After reading James Gurneys blogpost about light-fastness, and www.handprint.com ´s scary tests, I decided to do my own. Since I never glaze (so far) I'm more interested in how Alizarine behaves in mixtures, rather than on its own. So that's what I did.
Aliz. Crim is notorious for being fugitive, as in it will fade to nothing under direct light. Most pigments have a light-fastness rating of 1 or 2, (pretty good) but Alizarine has 3 (Pretty bad) according to the ASTM (American Society for Testing Materials) Since its such a lovely pigment we keep on using it.
There are alternatives, like the Alizarine Permanent that I'm trying out, but instead of being a single pigment color like the regular Alizarine, it consists of 3 pigments, which in theory should muddy up your mixtures faster. (The more pigments you mix together, the faster it will turn to brown, and if there are already 3 pigments in your one tube of paint, well then you have fewer mixtures to make before you go brown or grey. Not that theres anything wrong with that, but I like to make that choice with my own pigments! Preferably, all your paints on your pallate should be single pigment paints for just this very reason)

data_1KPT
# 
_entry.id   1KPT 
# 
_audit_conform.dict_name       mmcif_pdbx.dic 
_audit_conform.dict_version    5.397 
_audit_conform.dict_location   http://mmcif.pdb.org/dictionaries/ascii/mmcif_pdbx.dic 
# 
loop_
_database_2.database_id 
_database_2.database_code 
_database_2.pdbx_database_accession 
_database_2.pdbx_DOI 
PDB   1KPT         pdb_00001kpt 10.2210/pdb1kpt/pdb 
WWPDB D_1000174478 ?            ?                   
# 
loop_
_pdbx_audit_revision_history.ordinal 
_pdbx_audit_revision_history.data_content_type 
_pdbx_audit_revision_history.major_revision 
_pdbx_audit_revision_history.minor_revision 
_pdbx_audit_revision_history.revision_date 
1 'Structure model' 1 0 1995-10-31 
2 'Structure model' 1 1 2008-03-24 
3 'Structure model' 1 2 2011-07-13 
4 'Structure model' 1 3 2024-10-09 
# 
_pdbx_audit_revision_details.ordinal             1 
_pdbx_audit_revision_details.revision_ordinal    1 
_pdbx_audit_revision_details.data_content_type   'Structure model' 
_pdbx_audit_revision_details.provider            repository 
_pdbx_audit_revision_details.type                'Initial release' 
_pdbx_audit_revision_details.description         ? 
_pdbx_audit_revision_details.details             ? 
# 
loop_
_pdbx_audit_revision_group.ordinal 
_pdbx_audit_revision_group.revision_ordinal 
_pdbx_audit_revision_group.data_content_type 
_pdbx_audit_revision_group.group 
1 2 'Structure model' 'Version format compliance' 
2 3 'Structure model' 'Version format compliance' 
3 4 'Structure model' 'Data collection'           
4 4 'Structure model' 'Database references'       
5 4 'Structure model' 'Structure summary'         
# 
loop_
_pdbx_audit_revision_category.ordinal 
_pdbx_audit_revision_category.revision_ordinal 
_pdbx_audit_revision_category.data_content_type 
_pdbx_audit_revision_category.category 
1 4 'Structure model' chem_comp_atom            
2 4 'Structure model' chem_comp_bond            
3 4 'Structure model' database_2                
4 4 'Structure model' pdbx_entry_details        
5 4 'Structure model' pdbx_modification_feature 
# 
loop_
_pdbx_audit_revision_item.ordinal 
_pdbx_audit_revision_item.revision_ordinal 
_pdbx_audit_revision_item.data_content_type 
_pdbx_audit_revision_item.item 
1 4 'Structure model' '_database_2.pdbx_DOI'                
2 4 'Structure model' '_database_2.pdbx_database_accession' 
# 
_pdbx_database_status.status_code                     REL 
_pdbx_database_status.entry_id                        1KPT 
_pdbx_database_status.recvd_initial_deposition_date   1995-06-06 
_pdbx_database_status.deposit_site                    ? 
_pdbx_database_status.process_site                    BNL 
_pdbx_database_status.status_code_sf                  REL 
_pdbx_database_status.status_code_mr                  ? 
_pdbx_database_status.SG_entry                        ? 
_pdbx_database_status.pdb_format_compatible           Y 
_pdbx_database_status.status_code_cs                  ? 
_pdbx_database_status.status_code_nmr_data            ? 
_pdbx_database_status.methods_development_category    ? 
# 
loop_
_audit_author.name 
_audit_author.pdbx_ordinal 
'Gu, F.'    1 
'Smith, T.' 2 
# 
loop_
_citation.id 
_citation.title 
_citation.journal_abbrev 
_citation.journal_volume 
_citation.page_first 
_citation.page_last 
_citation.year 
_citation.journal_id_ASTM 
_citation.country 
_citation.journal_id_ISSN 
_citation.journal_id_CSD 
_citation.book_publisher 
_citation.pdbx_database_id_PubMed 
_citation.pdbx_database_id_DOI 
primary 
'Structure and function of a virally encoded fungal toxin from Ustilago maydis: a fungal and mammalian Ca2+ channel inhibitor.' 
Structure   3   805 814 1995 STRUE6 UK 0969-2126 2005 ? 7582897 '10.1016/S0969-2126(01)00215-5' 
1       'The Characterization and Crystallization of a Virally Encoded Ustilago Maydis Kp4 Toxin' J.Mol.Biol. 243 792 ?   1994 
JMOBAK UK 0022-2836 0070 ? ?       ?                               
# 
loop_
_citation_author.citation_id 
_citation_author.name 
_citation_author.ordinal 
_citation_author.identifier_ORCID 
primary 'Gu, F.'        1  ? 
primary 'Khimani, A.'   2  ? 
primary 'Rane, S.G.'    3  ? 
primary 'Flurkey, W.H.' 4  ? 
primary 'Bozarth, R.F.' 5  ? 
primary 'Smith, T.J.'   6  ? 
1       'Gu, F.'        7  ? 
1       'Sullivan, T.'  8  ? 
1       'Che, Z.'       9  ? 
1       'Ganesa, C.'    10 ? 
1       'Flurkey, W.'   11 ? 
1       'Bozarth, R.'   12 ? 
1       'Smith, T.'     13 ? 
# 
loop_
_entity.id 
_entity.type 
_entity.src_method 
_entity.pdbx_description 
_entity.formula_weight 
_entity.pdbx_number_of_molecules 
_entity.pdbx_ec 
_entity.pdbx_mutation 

I had a tube of Alizarine Crimson Sennelier, and a tube of Permanent Alizarine by Gamblin, which is what the famed Richard Schmidt recommends using. They are going head to head on this board coated with Galeria Acrylic gesso. which in turn was coated with a thin layer of Liquin, an alkyd dryer made by Winsor Newton. the Viridian is from Rembrandt, the Titanium white from W&N, and the Blue from Gamblin.
After the swatches were dry, I placed a thick black paper strip and taped it down with some acid free tape, to assure that no sunlight will penetrate and get to the hidden layers. I then place the board in direct sunlight. I will put the board in a plastic transparent bag, and just leave it outside throughout the summer.
You can read on the boards what colors and brands I'm using.